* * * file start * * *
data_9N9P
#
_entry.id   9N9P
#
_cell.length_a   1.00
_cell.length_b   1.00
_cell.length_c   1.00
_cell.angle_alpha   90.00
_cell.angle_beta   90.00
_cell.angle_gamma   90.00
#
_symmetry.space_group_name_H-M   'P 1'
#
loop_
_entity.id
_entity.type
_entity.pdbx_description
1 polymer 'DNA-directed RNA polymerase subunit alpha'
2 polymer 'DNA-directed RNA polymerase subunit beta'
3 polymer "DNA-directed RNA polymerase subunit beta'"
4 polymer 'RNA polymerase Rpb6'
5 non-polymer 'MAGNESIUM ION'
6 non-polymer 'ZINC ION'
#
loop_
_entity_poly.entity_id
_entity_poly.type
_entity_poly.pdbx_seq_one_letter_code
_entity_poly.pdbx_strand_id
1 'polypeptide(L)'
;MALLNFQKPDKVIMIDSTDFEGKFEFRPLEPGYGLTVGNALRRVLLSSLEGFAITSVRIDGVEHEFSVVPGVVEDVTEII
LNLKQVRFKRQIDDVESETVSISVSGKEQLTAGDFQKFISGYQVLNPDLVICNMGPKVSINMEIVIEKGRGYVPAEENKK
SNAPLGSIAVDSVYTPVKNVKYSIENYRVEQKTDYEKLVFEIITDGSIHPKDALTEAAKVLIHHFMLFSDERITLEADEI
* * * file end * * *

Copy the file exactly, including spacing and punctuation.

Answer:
data_9N9P
#
_entry.id   9N9P
#
_cell.length_a   1.00
_cell.length_b   1.00
_cell.length_c   1.00
_cell.angle_alpha   90.00
_cell.angle_beta   90.00
_cell.angle_gamma   90.00
#
_symmetry.space_group_name_H-M   'P 1'
#
loop_
_entity.id
_entity.type
_entity.pdbx_description
1 polymer 'DNA-directed RNA polymerase subunit alpha'
2 polymer 'DNA-directed RNA polymerase subunit beta'
3 polymer "DNA-directed RNA polymerase subunit beta'"
4 polymer 'RNA polymerase Rpb6'
5 non-polymer 'MAGNESIUM ION'
6 non-polymer 'ZINC ION'
#
loop_
_entity_poly.entity_id
_entity_poly.type
_entity_poly.pdbx_seq_one_letter_code
_entity_poly.pdbx_strand_id
1 'polypeptide(L)'
;MALLNFQKPDKVIMIDSTDFEGKFEFRPLEPGYGLTVGNALRRVLLSSLEGFAITSVRIDGVEHEFSVVPGVVEDVTEII
LNLKQVRFKRQIDDVESETVSISVSGKEQLTAGDFQKFISGYQVLNPDLVICNMGPKVSINMEIVIEKGRGYVPAEENKK
SNAPLGSIAVDSVYTPVKNVKYSIENYRVEQKTDYEKLVFEIITDGSIHPKDALTEAAKVLIHHFMLFSDERITLEADEI